Spoiler alert: I HATED both. Truly hated both the book and movie.
I have read graphic novels I haven’t cared for before. I didn’t like Sandman or Civil War II, but neither left me with such a bad taste as this story. I was angry at Enid and Rebecca, the two teen-aged best friends, who are so hateful and nasty. Truth be told, I have met people like this- people who are so unhappy with themselves that they strike out at anybody, hoping to elevate their own sorry selves.
A lot of comedies nowadays have characters that are jaded and say sarcastic quips to one another for laughs. But, in a tired trope, they always have a heart of gold and come though to help their friends and family. Well, I would have welcomed that trope here- for these two young women were miserable and petulant. I also did not like how they clung to each other, and would not let anyone else into their tight friendship. While I am blessed to have two best friends, I also have circles of friends from HS, college, my community and work. Why isolate yourself? What happens if the friendship ends for some reason-then you have nobody. Plus, I’ve always been turned off by intensely cliquey people. It’s an affront to my natural sociability.
The artwork in this relatively short book was unique. Drawn in black and white, a blue-green wash overlaid the panels, giving it an odd shading. The backgrounds were drawn realistically, but often the close ups of faces resembled caricatures, and were not attractive. The non-prettying up of the characters lent it some authenticity, as did some of the dialogue, yet I felt the author was trying too hard.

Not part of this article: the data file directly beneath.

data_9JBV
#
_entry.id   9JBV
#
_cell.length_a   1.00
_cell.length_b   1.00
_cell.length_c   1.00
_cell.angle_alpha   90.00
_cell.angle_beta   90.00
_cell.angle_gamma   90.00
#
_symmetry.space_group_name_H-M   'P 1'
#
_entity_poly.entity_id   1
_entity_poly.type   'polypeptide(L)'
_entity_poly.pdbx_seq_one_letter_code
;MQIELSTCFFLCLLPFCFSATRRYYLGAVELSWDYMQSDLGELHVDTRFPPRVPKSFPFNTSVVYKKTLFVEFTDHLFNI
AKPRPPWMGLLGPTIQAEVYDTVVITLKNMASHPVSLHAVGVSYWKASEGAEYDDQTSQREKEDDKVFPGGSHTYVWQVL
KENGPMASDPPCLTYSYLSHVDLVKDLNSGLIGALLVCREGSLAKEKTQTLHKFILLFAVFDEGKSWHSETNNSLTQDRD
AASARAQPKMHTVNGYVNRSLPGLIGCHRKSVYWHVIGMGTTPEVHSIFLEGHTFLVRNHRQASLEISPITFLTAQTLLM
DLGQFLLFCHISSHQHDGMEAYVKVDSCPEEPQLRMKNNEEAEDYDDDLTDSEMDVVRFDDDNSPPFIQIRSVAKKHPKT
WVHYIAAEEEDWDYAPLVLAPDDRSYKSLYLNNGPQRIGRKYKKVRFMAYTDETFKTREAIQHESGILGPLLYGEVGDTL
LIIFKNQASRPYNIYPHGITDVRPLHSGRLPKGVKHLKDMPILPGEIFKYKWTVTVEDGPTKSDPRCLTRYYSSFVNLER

To top it all off- I never learned what Ghost World stood for. Was I not deep enough to understand a metaphor? By the end of the book, I didn’t even care if I was missing a huge clue, I just wanted to be done.
So why, after hating the graphic novel, would I subject myself to the movie? I was curious as to how the two well regarded actresses would portray the parts. Thora Birch as Enid, and Scarlett Johansson as Rebecca were well suited physically to the roles. They captured the world weariness and Gen X angst of the early 90’s. Some roles in the movie were expanded such as Seymour’s character, played by Steve Buscemi. If anything the movie was slightly better than the book, but I’d say it was because I liked the look of the movie better than the way people were drawn in the book. So while it wasn’t a true replication, it kept true to the spirit of the book, and was a faithful adaptation. Thus, I did not like it.
So this review ends up being less a review of the book and movie, and more a commentary of how I feel about people. Be nice! Be kind! Be inclusive! If you don’t have anything nice to say, then shut up. I know I live in a bourgeois bubble at times, but I can still be shocked at how mean people are. Do I have to have a harder shell to succeed? I hope not. At least this book got an emotional response from me, and for that, it was noteworthy.